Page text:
Marko [00:14:19]:


Well, the biggest roadblock is mindset. I mean, if if you don't have any experience of having of stepping over the threshold into the adventure of your own life, Then it's really hard to trust that anybody's gonna catch you, that you're that you're not gonna fall apart, that you're not gonna be able to make your mortgage payment or whatever whatever it is. So, truly, that story that we tell ourselves about how competent and how able we are to Deal with whatever is going to come up. I'd say that's like you know, that's a really, really big challenge For all people who have had the safety and structure of working, you know, in a corporate environment. And it's kinda sad because The truth of the matter, that's just another story that we tell ourselves about what we're capable of. And, you know, we could say, oh, you know, but my daughter's only 14 and, you know, College is coming up and, you know, we have a mortgage and, you know, how we're gonna pay for insurance and all this other stuff. Baloney. The truth of the matter is your life is super precious, and you are called to be here.


Marko [00:15:28]:


And it's whether you enter that call or not Or whether you have you know, you've taken the call, but you put the phone on mute or whatever it is. You know? Mhmm. What I love to do is connect with people's superpowers and figure out how can they turn this into a viable business. And it could be a service business, which, You know, most of my clients are, but I've also worked with people who had ideas for a product. And, you know, some of the ways that we validate Customer need. Work whether it's a service business or a product business is some of the tried and true ways of making sure that you don't screw up your business, you know, apply across the boards. But I would say that mindset piece, if you can't develop the courage and and the enthusiasm for this journey, Then you're you're gonna be, like, sort of holding back and, you know, sort of like being pinchy butt about trying to do something cool. And Yeah.


Marko [00:16:21]:


That never really works.


Kim [00:16:24]:


You know, it's it's funny because I was, I was talking I had another interview this morning, and we were talking about how much of it is belief and mindset, and you hear that. And until you are willing to I I'm a big believer in self responsibility. I fully believe that I'm responsible for everything in my life, And, obviously, external circumstances I can't control, but I can control how I respond. I can control how I take it in and how I let that impact me. You know? And I think with when people are stepping into entrepreneurship, whatever that looks like, you know, there there's something about Adult learners, like, as an example, you think about kids. Like, we give them time to fail and learn and and and get things right, and There's, like, this perception that people are that we don't know how to be comfortable with discomfort. Of course, you're gonna be discomfort when you're learning or when you're stepping into something new. But it's like you know, it's kind of that analogy of, like, when you were going to Columbia, it's like, well, okay.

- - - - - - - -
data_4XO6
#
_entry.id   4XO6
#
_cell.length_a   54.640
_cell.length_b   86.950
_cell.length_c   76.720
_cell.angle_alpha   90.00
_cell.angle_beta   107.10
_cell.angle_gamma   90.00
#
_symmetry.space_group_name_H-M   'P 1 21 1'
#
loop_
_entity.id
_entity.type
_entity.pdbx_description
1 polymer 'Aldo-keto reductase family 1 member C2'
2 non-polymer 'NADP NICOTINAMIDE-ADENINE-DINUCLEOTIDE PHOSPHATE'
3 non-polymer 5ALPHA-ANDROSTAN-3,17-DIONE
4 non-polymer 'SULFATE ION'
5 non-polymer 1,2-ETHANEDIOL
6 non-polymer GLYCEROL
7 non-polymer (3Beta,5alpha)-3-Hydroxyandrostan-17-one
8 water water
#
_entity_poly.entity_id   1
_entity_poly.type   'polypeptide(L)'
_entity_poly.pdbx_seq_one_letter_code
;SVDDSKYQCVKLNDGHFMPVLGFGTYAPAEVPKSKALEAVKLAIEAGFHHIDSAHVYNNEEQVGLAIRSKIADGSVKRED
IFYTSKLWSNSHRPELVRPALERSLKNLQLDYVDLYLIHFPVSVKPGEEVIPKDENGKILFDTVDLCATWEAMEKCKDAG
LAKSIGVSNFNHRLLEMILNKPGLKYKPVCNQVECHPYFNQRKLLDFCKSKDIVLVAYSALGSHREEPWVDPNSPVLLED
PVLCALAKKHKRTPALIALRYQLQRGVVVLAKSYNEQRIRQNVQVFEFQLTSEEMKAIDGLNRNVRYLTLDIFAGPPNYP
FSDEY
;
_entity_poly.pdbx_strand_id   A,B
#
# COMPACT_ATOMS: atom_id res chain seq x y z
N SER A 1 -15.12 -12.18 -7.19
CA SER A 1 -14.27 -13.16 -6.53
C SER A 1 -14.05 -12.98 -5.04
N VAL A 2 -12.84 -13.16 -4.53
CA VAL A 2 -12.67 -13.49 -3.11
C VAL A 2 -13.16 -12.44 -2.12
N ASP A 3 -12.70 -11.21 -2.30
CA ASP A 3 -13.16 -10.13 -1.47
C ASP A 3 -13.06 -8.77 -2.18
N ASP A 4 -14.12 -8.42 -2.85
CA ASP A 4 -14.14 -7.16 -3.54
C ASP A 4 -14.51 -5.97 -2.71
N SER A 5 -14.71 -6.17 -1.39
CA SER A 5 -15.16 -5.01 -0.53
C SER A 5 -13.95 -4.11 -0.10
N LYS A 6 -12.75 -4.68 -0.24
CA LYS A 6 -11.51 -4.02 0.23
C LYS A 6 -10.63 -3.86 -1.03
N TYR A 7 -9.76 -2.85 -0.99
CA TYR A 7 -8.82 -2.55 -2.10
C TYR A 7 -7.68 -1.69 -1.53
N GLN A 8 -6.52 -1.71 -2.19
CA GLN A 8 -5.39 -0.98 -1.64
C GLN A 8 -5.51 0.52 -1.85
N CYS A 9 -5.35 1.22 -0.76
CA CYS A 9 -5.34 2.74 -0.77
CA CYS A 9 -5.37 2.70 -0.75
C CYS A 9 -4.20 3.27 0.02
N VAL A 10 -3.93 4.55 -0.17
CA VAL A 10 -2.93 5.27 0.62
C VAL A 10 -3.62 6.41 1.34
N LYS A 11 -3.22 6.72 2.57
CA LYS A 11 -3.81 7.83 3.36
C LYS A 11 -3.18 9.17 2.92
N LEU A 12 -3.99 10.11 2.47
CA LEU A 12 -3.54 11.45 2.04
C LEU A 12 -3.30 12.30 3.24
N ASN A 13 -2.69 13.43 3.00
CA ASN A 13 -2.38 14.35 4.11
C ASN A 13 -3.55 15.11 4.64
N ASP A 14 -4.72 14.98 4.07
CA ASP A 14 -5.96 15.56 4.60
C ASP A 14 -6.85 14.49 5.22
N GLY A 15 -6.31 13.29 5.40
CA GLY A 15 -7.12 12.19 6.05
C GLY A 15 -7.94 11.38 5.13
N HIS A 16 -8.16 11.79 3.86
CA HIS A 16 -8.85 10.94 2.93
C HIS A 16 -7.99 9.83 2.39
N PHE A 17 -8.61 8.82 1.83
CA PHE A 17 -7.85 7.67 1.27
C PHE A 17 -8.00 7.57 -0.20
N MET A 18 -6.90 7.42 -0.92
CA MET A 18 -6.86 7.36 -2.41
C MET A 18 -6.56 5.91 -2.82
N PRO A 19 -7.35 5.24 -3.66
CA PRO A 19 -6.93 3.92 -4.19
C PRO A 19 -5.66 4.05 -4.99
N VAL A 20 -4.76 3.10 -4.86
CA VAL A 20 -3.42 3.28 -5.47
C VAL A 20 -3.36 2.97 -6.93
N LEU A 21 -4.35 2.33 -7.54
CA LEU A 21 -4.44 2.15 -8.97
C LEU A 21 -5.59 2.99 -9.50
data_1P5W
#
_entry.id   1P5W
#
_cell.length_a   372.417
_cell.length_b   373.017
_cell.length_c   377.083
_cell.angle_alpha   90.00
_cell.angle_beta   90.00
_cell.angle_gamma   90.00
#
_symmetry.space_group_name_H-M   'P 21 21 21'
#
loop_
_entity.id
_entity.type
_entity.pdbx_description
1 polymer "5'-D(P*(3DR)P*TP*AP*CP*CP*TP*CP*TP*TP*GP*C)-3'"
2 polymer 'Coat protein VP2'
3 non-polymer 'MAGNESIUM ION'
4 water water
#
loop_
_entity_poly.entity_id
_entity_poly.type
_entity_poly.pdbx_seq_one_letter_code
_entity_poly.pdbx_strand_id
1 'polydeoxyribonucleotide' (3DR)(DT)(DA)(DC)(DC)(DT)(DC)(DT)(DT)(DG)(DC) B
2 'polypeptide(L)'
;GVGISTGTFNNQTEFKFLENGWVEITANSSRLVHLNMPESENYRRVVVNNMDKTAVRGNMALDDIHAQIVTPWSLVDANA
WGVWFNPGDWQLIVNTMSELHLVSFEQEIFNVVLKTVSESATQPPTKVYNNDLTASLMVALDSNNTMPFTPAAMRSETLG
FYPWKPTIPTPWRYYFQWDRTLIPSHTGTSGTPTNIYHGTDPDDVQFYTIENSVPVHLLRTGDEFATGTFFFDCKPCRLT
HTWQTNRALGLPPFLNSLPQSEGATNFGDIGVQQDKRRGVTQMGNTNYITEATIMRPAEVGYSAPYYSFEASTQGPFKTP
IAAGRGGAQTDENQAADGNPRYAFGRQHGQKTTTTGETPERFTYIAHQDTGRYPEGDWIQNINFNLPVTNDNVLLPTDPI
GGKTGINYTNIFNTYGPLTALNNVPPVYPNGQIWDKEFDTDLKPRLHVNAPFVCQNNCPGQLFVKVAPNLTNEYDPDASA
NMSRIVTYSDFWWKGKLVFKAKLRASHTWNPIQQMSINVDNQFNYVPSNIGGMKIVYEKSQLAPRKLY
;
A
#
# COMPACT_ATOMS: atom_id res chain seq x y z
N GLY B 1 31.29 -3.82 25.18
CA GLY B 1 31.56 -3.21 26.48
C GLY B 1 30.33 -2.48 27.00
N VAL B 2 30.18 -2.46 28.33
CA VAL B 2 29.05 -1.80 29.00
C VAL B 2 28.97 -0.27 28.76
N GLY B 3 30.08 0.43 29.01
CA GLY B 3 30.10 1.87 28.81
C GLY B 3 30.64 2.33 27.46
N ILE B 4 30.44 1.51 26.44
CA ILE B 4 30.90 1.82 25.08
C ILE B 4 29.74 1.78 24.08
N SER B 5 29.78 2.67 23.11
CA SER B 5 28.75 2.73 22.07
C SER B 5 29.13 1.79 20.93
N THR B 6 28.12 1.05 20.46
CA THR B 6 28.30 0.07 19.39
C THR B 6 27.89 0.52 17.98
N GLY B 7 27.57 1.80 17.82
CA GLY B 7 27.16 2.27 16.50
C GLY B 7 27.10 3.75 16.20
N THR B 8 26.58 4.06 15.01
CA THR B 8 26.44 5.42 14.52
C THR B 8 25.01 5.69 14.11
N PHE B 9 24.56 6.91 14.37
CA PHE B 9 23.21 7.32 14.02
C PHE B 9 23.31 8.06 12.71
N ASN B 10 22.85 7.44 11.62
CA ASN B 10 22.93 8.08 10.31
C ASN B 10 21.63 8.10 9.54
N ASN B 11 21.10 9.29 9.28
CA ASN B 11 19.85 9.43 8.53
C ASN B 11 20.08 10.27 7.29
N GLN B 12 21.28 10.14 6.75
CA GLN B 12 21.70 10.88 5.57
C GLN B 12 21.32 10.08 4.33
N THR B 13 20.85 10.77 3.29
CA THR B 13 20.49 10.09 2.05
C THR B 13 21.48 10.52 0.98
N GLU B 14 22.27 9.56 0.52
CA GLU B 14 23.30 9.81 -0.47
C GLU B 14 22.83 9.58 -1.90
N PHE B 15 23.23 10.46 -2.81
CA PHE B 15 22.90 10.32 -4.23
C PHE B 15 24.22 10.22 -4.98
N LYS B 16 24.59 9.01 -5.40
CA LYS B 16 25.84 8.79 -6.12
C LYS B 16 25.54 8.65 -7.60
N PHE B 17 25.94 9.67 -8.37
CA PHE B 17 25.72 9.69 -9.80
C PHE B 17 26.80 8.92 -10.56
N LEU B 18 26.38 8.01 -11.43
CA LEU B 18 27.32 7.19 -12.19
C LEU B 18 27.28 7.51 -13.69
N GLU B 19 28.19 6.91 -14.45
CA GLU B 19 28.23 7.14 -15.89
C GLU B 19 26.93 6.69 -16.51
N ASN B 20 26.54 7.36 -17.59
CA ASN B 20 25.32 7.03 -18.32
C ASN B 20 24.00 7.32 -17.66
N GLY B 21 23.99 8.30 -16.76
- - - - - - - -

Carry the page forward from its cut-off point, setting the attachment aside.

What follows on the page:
Kim [00:17:21]:


4 4 years are gonna pass whether I get into this school or not. So what do I need to do to make this happen? You know, so the mindset piece, where do you start that with people? Because, again, like, I'm sort of I don't know if you ever knew this, but my first sight before I was ever the word preshik was the self help chick because Uh-huh. I fell in love with Self help and development and stuff when I was, like, 22. You know, I got my 1st set of Tony Robbins personal


Marko [00:17:43]:


power. Yeah.


Kim [00:17:45]:


Which I can't listen to him anymore. But, anyways, To each their own, you know, whatever.


Marko [00:17:51]:


Right.


Kim [00:17:51]:


Like, but the whole point is it's like, I was so blown away that there was another way to think that could change my life. Like, oh, so if I think different things, it'll change my behavior. It blew me away that that was even a possibility. So at 22, I'm a little more malleable than, say, a a a an adult in mid career with the mortgage and the children and stuff. So, you know, what type of a process if you wanna share some of the stuff you do with your clients, and how